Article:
More than 250,000 people to take part in Maths Week

Events around the Ireland for 10th anniversary of world’s largest maths festival

Sisters Doreen Goldsberry, of Stillorgan, and Margaret Ashtown, of Brighton, try out a puzzle at the event in Dublin marking 10 years of Maths Week Ireland. Photograph: John Ohle Photography

Sisters Doreen Goldsberry, of Stillorgan, and Margaret Ashtown, of Brighton, try out a puzzle at the event in Dublin marking 10 years of Maths Week Ireland. Photograph: John Ohle Photography

 

Maths Week is under way, an all-Ireland effort to raise interest in mathematics and show people, particularly students, that the subject isn’t

as intimidating as it seems.

Maths-related events will take place across the country and in the North this week, for the 10th anniversary of this festival of maths, involving all the universities and institutes of technology and dozens of companies and other bodies.

More than 250,000 students and adults will have taken part in at least one Maths Week event before it ends on October 18th.

 

Maths Quiz

World’s largest

The festival now ranks as the largest such event in the world, said Eoin Gill of Waterford IT and Maths Week Ireland co-ordinator.

“Over the past 10 years we have had over one million people engaging with Maths Week Ireland, mainly primary and postprimary children, while helping them to have a more positive attitude towards maths,” he said.

Maths is about numbers but it is also about much more. Maths Week organisers will tease you with little problems such as: “What three positive numbers give the same result whether multiplied or added together?” (Answer below.)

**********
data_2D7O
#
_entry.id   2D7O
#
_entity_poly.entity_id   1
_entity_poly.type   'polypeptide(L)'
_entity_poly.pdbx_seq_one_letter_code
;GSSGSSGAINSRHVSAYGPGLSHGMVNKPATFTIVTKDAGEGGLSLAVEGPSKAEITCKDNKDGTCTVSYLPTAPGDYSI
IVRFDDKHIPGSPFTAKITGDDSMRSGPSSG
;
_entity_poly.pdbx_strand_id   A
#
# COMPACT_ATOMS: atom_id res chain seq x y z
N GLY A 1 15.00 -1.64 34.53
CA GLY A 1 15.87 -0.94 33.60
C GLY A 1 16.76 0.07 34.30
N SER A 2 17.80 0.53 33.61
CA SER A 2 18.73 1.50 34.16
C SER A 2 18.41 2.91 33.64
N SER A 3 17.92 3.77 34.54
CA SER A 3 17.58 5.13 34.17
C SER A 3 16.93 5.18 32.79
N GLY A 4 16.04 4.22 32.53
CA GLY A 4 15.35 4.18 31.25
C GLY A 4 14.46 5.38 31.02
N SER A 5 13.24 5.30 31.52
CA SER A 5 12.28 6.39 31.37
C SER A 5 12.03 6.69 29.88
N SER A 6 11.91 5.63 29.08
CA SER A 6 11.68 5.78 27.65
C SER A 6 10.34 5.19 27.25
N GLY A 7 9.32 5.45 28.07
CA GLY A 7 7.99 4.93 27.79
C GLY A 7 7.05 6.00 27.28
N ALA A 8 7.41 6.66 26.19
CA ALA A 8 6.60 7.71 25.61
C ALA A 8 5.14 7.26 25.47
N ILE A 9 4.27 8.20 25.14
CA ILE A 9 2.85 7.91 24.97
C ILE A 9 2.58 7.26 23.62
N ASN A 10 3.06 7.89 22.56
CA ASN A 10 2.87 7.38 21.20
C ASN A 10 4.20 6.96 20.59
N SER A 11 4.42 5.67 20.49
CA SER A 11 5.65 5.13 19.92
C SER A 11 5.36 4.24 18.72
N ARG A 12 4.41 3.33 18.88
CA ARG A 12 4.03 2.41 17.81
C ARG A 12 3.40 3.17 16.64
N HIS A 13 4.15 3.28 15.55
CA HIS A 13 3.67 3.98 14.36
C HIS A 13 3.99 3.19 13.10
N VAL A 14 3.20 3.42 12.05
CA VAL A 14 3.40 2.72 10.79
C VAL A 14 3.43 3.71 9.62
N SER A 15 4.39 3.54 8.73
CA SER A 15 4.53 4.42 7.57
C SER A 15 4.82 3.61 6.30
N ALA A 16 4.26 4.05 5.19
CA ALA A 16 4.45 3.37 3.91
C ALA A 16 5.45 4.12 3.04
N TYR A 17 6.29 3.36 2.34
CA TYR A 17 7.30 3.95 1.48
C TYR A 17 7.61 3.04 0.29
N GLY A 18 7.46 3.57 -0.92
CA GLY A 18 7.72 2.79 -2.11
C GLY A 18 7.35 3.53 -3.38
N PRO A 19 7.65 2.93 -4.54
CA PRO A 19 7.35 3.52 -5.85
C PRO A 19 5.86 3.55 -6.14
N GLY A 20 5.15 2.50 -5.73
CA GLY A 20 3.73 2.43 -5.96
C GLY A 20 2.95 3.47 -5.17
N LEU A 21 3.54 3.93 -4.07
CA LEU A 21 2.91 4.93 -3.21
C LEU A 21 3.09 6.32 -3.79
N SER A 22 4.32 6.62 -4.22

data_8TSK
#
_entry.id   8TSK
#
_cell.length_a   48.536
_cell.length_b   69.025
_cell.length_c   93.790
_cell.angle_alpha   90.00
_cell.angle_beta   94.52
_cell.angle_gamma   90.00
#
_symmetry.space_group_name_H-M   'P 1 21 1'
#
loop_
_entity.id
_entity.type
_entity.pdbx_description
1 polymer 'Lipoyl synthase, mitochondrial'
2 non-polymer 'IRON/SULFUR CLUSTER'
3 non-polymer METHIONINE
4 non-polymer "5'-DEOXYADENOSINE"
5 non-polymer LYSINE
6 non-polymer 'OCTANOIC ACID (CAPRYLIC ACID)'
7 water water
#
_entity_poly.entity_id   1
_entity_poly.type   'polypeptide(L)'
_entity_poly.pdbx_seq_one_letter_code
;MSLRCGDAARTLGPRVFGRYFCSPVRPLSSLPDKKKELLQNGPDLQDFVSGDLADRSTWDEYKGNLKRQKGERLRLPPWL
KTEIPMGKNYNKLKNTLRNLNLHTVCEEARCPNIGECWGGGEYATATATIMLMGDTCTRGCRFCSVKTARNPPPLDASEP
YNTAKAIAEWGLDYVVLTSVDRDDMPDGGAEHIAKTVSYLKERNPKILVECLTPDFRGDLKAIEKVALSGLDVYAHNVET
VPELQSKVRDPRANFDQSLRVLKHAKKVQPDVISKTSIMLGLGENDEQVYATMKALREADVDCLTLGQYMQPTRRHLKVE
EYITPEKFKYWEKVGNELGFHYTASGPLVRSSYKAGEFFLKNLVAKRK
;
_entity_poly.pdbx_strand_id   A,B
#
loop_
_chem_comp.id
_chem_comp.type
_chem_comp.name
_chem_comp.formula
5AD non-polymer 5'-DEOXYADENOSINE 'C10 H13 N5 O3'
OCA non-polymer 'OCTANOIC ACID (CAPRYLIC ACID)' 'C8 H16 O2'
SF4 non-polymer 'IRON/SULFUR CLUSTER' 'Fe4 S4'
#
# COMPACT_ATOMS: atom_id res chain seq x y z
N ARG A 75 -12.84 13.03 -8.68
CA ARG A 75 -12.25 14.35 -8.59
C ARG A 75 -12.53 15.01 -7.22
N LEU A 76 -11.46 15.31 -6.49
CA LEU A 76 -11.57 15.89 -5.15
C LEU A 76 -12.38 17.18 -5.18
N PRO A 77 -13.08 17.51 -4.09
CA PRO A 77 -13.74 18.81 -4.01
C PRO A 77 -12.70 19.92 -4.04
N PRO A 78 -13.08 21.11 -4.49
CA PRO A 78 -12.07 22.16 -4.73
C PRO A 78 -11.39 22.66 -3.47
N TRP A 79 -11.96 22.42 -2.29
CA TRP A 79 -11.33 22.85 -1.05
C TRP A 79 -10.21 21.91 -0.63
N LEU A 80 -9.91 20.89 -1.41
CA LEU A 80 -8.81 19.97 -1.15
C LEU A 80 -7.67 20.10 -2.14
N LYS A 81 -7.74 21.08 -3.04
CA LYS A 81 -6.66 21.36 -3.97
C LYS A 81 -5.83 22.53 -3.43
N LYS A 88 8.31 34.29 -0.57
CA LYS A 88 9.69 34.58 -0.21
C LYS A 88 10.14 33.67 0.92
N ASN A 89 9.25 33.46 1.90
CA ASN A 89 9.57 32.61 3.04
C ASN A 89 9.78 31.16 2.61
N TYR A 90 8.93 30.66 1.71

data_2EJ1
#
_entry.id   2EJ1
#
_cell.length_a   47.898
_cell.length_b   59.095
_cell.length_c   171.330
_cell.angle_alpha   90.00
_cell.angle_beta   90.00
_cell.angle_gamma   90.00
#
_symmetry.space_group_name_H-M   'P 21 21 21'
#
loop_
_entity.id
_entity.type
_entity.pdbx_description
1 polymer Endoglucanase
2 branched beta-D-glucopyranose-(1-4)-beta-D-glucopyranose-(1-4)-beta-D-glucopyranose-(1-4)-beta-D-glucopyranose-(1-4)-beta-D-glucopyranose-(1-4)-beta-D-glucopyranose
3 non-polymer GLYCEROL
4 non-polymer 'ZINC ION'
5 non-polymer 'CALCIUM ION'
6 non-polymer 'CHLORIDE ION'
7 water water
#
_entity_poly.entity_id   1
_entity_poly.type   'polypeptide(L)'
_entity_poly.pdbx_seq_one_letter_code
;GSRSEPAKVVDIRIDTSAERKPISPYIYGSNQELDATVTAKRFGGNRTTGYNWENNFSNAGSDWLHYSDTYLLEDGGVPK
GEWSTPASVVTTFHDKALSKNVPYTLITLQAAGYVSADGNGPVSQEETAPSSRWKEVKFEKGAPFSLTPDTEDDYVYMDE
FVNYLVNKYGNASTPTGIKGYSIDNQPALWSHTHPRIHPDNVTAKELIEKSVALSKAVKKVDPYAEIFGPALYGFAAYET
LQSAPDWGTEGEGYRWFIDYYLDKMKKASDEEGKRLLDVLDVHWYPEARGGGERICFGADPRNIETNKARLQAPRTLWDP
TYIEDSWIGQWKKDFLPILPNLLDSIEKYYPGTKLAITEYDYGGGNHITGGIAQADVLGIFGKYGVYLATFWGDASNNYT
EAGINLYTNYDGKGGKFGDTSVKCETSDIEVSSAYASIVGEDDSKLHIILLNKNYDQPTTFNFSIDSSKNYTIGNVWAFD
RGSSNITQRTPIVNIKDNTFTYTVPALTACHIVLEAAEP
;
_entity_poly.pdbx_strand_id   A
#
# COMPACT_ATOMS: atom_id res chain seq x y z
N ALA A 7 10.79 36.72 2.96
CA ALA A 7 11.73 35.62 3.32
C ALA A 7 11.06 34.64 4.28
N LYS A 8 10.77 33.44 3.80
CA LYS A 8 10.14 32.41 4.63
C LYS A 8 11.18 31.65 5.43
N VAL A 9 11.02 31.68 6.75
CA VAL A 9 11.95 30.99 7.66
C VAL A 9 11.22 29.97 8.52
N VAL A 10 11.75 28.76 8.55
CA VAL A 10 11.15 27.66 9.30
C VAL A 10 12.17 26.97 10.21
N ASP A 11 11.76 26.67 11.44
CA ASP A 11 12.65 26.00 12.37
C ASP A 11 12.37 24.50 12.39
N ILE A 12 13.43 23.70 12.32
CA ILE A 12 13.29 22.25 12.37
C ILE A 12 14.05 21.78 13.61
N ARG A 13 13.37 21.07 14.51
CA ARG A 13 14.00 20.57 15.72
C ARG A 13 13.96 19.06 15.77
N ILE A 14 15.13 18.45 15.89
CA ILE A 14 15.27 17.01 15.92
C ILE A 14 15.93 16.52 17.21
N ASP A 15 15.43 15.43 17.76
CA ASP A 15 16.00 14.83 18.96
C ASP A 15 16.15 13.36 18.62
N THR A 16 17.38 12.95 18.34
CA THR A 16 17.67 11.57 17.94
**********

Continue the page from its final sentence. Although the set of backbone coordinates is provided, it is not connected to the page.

People will have a chance to hear mathematician, concert pianist and baker Dr Eugenia Cheng who will argue that if you can bake you can do maths. (Book a place at her talk at the National Concert Hall on Friday October 16th at 10am through nch.ie.)

You can tackle a problem such as: “One of the expectations of the budget is that we’ll see a reduction in the universal social charge. The USC is calculated on your earnings over €17,500. If it was reduced from its present level of 7 per cent to 5 per cent what would the annual savings be for someone earning €67,500 per annum?” (Answer at mathsweek.ie.)

Or you can watch mathemagician Andrew Jeffrey show how maths can make people believe in mind reading and psychic abilities at an Alchemist Cafe event at the Mercantile Pub in Dublin at 8.30pm on Wednesday.

Sponsors for the week include Science Foundation Ireland via its SFI Discover programme, the Department of Education and Skills, the Department of Education Northern Ireland, the ESB, Xilinx and CRH.

If you are still scratching your head, the three numbers are 1, 2 and 3, which give the result 6 whether added or multiplied.